On Monday March 9th, President Donald Trump, signed a new executive order on immigration, which would clearly limit the ability to hire immigrants from certain parts of the world to travel to and from the United States. This controversial order limits the rights of immigrants to come into the country, and it focuses on six countries, mostly of Muslim religion.
The six countries are Iran, Somalia, Sudan, Yemen, Syria, and Libya. These countries are subject to a 90-day travel ban, and residents are not allowed to enter the United States during this time. Previously, Iraq was also on the list, but it was recently removed as information from the Iraqi government became available to the United States government.
The order goes into effect on March 16. This order, which is a revised order, is looking to keep the number of refugees in these six countries to a minimum. It will only allow 50,000 people seeking asylum from these six countries in 2017. It has lifted the ban on Syrian refugees, however, so refugees from Syria are now allowed to enter the United States.
There were many challenges from the courts that put the initial travel ban on hold for a while. After repeated delays, the final order looks to be set for now. The administration continues to deny that the ban is a Muslim ban, though this has seemed the case to many who have protested the ban from the beginning. The end result of the ban could mean that many families will see loved ones forced to leave the country.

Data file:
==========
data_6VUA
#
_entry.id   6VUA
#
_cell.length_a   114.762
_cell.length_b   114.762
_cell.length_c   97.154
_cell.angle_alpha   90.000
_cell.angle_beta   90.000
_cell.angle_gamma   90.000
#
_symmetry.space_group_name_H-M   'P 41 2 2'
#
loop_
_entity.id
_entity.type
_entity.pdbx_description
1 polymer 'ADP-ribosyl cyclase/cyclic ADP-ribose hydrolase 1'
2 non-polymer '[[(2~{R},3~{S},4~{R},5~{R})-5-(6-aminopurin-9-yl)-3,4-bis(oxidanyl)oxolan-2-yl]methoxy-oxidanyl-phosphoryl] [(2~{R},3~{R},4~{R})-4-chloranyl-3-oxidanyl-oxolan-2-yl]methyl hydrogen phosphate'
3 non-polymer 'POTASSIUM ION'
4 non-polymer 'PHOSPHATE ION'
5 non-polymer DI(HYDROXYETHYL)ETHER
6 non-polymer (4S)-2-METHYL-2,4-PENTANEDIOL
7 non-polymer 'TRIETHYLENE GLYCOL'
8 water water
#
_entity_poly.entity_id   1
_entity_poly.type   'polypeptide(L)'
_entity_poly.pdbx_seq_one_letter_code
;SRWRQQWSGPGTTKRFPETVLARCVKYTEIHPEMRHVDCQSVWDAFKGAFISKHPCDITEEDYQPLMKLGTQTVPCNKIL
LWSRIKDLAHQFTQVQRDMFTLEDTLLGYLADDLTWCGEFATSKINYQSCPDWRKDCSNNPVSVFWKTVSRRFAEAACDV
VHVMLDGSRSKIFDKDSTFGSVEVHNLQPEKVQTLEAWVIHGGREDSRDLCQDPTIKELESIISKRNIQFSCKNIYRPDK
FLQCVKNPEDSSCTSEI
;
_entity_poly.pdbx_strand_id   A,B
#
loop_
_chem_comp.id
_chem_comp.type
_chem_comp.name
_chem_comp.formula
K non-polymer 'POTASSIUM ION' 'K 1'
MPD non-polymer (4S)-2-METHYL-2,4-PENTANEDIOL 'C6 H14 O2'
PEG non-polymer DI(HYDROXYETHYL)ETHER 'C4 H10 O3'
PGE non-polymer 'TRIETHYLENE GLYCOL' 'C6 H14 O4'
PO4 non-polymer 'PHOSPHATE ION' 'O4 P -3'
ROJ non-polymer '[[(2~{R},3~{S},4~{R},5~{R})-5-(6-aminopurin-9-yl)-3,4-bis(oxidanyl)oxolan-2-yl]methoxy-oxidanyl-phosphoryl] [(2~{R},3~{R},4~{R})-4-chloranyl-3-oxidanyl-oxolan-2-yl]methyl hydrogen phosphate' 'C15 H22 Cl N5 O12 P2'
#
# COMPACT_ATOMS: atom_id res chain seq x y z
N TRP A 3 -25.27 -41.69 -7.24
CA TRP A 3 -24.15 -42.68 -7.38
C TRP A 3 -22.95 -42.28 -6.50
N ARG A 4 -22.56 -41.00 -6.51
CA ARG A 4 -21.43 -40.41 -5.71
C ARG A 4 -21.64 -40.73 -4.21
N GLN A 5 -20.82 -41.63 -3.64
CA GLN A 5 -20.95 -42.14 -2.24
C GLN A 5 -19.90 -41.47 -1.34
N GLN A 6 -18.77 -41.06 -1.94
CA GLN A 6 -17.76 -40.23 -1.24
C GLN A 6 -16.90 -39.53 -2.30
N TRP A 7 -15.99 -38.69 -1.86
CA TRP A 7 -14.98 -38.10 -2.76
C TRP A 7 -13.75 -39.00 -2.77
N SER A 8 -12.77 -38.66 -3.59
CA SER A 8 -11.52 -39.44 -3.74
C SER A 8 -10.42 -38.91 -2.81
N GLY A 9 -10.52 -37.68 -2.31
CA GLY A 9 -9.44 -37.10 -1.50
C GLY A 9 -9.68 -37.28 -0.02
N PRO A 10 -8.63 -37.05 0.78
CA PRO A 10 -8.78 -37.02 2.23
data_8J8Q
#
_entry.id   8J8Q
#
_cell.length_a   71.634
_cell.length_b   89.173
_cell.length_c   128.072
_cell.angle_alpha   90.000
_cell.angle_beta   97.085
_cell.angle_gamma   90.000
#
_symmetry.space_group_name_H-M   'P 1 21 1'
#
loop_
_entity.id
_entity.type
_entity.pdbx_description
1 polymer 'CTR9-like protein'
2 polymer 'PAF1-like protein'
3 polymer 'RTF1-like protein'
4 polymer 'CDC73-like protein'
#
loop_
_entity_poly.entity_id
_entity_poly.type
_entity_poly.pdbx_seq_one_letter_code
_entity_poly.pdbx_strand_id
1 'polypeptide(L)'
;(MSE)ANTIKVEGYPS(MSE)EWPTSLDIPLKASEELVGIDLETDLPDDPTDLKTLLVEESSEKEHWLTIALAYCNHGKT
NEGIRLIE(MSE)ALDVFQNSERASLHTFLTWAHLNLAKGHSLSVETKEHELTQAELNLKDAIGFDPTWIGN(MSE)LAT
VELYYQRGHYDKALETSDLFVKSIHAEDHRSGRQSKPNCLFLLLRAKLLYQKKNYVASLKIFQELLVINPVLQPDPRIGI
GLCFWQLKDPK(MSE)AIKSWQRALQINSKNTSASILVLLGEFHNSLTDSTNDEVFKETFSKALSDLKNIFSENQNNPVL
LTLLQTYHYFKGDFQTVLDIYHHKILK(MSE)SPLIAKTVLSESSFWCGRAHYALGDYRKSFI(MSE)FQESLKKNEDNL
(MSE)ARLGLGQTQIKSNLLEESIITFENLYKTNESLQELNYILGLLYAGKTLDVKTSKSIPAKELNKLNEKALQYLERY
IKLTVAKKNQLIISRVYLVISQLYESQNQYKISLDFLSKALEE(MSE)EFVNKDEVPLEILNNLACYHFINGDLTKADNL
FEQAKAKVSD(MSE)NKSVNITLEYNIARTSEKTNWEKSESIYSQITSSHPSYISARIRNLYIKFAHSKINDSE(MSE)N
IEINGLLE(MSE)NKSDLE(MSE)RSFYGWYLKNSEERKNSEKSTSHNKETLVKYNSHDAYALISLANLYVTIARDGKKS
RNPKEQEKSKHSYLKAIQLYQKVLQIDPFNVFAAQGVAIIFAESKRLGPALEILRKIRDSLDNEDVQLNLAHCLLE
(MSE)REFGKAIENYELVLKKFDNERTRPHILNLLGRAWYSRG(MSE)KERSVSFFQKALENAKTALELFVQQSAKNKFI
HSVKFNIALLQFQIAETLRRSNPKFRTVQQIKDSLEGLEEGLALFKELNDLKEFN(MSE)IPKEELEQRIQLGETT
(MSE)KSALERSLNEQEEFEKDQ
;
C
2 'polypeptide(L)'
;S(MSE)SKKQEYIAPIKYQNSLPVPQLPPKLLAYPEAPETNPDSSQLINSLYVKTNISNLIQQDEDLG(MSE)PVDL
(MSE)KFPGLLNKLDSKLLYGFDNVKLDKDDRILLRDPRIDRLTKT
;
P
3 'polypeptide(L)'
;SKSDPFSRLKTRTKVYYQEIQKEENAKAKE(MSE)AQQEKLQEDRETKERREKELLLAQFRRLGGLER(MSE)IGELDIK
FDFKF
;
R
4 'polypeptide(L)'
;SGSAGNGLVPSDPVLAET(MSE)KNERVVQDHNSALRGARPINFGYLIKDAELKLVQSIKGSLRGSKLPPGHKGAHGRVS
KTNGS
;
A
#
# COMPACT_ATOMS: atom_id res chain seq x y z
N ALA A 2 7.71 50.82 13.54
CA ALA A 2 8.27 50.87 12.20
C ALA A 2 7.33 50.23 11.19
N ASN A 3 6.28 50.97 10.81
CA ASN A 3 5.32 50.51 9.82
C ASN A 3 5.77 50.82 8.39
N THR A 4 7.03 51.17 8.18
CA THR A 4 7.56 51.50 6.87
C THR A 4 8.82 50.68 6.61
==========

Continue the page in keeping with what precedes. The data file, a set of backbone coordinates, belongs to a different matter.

While Trump called for "Muslim bans" throughout his campaign, the new bill and ban are somewhat more moderate, thanks to the influence of the courts. Many groups have stated that they will continue to fight the ban in court, and several cases have already been initiated against the order.
Because of this order, and other changes to U.S. immigration policies, if you have any questions concerning immigration law, you should speak to an experienced attorney as soon as possible. You do not want to find yourself removed from the country for reasons that could have been easily addressed by your lawyer.